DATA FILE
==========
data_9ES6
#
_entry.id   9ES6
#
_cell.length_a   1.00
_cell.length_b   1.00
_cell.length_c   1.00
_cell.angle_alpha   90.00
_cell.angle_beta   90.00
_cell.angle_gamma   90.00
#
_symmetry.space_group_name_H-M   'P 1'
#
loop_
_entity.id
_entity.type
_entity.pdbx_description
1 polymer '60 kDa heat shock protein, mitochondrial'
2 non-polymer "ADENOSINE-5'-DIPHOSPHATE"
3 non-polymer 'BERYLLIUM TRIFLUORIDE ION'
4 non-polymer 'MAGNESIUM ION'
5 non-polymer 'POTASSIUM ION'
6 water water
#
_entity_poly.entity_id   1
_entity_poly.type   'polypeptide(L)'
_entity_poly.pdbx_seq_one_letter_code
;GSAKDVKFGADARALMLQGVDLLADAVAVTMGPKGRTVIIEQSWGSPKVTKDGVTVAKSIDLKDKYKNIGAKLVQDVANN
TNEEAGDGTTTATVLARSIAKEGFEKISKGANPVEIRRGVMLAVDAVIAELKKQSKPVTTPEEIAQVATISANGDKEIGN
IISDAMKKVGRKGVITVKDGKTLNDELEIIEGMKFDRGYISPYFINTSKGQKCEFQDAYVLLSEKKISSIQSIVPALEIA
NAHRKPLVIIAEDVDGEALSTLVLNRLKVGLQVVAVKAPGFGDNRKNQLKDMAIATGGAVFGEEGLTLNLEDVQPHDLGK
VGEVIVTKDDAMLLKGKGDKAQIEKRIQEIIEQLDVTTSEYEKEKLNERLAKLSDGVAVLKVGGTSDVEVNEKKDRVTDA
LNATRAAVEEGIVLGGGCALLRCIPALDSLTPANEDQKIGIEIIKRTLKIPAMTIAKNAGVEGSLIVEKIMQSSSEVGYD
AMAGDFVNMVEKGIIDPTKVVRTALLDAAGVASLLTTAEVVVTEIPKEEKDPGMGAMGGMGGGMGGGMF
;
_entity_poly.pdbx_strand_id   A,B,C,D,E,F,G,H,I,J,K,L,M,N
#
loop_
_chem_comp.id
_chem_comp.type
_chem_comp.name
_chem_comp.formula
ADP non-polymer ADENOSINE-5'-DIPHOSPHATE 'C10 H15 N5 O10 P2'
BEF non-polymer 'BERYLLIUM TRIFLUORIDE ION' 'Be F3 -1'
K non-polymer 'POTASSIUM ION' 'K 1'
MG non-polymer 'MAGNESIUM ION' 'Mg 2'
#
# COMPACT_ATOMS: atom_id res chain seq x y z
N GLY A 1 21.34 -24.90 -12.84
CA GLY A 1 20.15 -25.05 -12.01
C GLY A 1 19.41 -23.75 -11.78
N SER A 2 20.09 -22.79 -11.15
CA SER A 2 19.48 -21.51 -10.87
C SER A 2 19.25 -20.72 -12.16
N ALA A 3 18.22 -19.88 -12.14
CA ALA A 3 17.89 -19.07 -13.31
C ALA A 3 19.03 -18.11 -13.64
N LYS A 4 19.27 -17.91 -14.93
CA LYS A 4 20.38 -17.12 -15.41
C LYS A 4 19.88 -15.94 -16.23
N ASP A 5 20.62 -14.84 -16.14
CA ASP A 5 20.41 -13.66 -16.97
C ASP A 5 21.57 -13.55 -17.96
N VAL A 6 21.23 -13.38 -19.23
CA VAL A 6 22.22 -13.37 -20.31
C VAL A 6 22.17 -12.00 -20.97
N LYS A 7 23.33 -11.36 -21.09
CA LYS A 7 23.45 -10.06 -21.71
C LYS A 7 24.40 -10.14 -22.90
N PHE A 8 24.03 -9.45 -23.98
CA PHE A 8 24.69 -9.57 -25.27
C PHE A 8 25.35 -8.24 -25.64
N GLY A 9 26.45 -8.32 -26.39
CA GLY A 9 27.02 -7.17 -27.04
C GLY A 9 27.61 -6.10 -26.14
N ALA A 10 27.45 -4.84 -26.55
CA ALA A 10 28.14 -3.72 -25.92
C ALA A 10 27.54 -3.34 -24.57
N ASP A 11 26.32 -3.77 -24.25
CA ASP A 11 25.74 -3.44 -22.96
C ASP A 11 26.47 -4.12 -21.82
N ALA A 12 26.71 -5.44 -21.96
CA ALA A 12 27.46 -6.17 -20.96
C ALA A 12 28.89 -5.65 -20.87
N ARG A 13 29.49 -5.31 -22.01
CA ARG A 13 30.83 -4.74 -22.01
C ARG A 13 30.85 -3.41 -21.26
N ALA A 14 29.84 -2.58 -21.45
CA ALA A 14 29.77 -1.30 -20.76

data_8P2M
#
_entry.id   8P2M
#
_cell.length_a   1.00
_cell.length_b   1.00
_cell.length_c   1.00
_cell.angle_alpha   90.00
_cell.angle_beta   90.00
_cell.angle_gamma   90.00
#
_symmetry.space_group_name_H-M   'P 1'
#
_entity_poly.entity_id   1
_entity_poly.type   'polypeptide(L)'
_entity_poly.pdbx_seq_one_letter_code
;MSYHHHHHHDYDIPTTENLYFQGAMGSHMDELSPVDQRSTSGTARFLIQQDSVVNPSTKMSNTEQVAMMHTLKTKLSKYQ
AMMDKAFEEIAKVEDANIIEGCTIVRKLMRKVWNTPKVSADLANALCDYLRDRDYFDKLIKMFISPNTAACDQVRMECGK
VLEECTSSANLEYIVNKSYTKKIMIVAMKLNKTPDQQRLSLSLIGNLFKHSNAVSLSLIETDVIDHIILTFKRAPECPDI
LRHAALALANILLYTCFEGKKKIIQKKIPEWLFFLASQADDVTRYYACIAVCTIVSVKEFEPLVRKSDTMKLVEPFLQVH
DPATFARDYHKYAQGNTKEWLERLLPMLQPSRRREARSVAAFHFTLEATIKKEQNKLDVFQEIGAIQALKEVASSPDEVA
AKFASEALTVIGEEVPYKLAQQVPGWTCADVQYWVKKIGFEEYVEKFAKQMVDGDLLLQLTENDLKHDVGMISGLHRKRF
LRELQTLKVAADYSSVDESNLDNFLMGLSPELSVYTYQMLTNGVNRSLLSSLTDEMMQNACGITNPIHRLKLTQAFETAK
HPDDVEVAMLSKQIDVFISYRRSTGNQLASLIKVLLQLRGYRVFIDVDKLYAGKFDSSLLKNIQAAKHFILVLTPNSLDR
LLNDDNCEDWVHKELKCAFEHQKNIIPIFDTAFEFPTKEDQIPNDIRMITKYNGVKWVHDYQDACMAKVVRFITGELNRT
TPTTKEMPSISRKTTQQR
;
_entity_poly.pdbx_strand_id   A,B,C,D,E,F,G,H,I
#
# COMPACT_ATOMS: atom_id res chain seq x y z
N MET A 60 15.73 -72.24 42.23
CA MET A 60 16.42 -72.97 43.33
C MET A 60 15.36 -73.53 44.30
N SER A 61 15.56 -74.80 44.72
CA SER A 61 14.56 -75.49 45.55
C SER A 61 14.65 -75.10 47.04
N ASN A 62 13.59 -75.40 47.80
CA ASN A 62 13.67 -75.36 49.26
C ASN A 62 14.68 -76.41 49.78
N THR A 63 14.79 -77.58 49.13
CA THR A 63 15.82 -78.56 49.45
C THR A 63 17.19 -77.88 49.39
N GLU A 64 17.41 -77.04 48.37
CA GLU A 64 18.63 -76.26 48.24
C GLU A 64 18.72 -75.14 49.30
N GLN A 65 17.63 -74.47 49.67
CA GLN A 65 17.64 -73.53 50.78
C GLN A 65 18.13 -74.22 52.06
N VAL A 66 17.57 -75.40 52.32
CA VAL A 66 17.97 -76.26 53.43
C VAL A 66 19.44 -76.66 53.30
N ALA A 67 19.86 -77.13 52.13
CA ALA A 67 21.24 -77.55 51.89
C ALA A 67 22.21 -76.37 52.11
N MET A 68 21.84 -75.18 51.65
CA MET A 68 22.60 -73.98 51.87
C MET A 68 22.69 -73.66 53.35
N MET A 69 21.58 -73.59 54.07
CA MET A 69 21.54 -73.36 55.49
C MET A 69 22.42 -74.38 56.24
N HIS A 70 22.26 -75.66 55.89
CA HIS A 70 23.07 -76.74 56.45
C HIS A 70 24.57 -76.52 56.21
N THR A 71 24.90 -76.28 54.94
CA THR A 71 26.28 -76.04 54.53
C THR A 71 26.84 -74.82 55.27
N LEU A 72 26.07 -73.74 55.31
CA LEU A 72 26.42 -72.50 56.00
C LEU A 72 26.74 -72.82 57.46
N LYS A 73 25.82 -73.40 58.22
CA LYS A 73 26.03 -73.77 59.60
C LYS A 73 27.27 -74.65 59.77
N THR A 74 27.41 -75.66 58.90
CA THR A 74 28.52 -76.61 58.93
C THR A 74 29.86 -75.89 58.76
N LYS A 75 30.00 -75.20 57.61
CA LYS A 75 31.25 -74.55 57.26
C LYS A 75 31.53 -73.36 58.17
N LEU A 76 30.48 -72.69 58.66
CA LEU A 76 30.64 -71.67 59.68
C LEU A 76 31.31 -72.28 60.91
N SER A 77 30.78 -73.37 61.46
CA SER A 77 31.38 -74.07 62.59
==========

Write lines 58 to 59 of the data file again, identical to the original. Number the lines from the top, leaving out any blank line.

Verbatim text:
N LYS A 4 19.27 -17.91 -14.93
CA LYS A 4 20.38 -17.12 -15.41